Earlier this year it was GM injecting hundreds of millions of dollars into American plants for development of more energy efficient car engines. Now Ford is matching that on a somewhat smaller scale by announcing $135 million towards electric vehicle development in Michigan.
Ford said it specifically plans to use this money to “design, engineer and produce key components for its next-generation hybrid-electric vehicles that go into production in 2012 in North America.” It will use its Rawsonville, Michigan plant to “assemble battery packs for the next-generation hybrid vehicles, moving work to Michigan that is currently performed by a supplier in Mexico.” Also on the books are plans for its Van Dyke Transmission Plant to be used to produce “a new electric-drive transaxle for the new hybrids, moving work to Michigan that is currently performed by a supplier in Japan.”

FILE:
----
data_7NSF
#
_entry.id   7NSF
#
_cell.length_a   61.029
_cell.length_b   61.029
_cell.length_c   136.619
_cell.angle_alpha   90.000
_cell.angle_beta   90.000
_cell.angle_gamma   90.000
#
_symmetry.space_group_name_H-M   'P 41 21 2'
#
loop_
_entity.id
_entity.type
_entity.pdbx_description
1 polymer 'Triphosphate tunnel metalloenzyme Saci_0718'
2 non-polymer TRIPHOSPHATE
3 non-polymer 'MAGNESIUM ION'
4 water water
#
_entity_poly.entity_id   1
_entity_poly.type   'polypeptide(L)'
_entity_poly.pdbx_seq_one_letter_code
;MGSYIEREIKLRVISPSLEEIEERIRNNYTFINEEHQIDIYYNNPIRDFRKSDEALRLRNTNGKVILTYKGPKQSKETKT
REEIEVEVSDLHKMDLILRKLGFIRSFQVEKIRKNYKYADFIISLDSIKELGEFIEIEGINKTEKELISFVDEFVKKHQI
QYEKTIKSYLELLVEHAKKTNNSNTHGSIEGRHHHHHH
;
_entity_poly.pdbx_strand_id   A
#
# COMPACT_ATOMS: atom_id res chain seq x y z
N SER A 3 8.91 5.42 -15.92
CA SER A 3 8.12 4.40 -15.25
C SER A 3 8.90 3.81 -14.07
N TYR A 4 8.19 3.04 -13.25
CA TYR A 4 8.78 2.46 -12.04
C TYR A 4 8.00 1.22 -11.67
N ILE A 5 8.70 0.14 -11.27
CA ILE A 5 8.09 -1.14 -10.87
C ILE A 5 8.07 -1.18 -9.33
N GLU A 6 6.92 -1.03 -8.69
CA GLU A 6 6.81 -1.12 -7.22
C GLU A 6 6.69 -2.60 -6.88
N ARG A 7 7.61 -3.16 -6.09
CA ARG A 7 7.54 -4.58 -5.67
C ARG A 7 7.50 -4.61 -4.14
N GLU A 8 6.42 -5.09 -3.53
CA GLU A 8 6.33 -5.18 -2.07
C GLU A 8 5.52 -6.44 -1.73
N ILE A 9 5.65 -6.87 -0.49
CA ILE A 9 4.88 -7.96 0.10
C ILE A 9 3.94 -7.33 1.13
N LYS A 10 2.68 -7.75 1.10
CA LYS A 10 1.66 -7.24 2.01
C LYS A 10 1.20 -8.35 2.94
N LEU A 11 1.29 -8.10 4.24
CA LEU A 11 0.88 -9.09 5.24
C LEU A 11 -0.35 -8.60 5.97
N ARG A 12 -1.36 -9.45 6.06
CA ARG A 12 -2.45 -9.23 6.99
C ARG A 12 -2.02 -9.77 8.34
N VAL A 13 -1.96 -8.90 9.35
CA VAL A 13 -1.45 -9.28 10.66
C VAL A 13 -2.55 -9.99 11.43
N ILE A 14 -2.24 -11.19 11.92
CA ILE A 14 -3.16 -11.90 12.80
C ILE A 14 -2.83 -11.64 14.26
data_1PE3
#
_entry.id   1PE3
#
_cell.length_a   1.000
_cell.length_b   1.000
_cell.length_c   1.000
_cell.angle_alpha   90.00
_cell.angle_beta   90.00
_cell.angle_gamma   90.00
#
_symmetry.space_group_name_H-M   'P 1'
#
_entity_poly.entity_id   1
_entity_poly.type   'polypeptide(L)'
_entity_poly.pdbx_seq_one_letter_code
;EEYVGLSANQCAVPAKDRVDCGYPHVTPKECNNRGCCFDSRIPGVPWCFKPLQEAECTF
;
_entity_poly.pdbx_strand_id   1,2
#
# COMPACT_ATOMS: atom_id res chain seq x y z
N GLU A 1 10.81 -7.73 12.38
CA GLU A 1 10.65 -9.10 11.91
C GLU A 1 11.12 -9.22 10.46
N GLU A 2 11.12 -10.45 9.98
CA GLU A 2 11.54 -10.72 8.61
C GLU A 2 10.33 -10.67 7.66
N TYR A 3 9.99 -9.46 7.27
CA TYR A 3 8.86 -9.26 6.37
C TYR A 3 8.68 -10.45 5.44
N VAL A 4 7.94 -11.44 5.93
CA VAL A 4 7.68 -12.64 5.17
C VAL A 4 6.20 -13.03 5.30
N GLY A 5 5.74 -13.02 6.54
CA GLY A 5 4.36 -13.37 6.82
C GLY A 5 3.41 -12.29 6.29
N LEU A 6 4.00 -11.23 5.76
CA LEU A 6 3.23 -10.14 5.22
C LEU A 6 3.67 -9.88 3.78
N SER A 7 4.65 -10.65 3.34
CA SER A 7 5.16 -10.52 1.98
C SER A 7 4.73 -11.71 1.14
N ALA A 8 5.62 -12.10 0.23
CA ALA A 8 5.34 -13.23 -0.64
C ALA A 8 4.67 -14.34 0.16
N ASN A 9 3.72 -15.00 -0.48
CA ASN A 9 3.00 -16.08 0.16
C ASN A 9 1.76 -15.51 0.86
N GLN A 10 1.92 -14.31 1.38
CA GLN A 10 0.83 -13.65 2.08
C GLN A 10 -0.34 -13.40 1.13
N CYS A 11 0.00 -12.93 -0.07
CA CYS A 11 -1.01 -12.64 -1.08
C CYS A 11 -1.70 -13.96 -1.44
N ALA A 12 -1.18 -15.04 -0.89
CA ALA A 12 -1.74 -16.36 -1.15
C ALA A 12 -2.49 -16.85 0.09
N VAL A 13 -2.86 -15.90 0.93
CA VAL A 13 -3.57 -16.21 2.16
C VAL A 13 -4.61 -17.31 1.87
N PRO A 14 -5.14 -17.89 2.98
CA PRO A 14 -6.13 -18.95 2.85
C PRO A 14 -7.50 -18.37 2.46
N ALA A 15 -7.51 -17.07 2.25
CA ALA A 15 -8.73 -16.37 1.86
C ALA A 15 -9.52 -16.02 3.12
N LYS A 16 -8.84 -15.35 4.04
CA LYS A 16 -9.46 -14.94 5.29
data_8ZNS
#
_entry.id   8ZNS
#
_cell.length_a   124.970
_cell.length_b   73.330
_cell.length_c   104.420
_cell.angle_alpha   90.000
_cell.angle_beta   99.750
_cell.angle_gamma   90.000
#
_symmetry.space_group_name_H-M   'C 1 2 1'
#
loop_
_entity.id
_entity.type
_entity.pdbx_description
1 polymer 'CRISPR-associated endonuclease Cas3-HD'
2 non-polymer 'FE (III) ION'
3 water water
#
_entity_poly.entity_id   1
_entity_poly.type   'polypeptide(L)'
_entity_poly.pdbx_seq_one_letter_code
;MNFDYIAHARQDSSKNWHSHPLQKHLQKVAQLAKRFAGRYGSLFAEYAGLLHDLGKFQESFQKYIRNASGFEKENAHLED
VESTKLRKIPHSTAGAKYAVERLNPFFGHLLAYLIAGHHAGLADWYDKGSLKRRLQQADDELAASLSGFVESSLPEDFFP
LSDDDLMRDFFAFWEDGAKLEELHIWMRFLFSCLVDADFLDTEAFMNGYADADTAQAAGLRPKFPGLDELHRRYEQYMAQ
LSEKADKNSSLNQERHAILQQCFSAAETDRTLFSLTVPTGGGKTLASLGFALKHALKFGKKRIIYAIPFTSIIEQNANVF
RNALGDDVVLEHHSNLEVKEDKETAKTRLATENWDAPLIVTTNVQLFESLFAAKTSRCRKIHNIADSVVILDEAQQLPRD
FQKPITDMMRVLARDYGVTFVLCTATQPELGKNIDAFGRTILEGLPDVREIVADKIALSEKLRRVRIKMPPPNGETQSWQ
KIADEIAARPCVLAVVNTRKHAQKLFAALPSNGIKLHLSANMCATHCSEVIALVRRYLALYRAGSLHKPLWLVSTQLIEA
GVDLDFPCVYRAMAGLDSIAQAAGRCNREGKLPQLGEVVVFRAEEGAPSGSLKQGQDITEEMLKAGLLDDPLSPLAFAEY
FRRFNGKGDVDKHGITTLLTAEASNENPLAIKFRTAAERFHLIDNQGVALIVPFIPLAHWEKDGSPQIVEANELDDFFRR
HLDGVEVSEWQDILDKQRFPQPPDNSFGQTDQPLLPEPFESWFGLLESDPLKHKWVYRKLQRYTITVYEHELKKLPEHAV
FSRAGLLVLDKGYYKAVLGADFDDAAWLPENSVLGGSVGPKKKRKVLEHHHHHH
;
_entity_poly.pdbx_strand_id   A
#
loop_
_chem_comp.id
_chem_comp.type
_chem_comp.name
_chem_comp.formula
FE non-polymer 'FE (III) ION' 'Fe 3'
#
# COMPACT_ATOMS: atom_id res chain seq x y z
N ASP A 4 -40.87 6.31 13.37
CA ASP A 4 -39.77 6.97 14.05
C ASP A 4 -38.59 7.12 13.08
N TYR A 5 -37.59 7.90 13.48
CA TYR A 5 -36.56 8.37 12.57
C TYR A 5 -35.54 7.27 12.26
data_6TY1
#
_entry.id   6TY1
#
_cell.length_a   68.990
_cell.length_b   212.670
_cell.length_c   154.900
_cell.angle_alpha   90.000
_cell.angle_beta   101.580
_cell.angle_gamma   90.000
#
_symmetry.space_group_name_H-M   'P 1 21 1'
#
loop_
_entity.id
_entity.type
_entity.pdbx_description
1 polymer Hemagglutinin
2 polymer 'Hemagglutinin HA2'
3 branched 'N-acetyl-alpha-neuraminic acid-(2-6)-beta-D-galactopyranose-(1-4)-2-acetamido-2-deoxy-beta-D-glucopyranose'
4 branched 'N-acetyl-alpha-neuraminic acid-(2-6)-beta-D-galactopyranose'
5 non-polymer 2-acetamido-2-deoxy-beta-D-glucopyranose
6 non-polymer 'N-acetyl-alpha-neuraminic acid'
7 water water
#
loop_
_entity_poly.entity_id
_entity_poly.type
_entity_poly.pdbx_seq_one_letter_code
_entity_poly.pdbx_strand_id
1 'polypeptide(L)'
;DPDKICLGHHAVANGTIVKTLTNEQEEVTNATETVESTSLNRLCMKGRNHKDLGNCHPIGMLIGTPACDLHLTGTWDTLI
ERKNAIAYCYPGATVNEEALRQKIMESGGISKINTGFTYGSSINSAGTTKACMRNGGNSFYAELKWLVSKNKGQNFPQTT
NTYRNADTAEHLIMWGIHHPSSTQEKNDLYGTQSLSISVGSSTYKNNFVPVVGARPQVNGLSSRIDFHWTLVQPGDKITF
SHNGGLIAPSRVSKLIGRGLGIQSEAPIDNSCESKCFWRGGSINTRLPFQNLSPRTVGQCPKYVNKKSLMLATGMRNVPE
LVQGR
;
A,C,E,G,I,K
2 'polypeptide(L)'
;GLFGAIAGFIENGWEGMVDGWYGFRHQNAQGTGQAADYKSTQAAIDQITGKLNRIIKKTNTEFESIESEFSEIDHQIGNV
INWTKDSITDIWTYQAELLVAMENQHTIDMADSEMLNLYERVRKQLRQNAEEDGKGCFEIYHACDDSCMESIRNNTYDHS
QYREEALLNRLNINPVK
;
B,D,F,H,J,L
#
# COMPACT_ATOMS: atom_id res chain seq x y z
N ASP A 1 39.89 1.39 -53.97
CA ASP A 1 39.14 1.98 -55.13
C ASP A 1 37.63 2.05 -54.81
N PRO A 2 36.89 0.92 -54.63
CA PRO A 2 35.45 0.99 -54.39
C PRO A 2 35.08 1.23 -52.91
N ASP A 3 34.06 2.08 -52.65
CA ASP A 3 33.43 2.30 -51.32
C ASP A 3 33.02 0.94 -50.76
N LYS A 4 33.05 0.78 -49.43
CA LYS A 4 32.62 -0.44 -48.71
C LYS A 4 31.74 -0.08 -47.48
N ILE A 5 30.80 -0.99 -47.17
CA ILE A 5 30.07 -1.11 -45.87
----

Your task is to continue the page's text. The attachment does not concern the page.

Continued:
Ford further plans to use its engineers in Dearborn to “design the battery packs while engineers in Livonia will design electric-drive transaxles for the next-generation hybrids.” All of this is part of Ford adding green technology jobs in Michigan as it looks to develop a local “center of excellence for vehicle electrification” in its own backyard.
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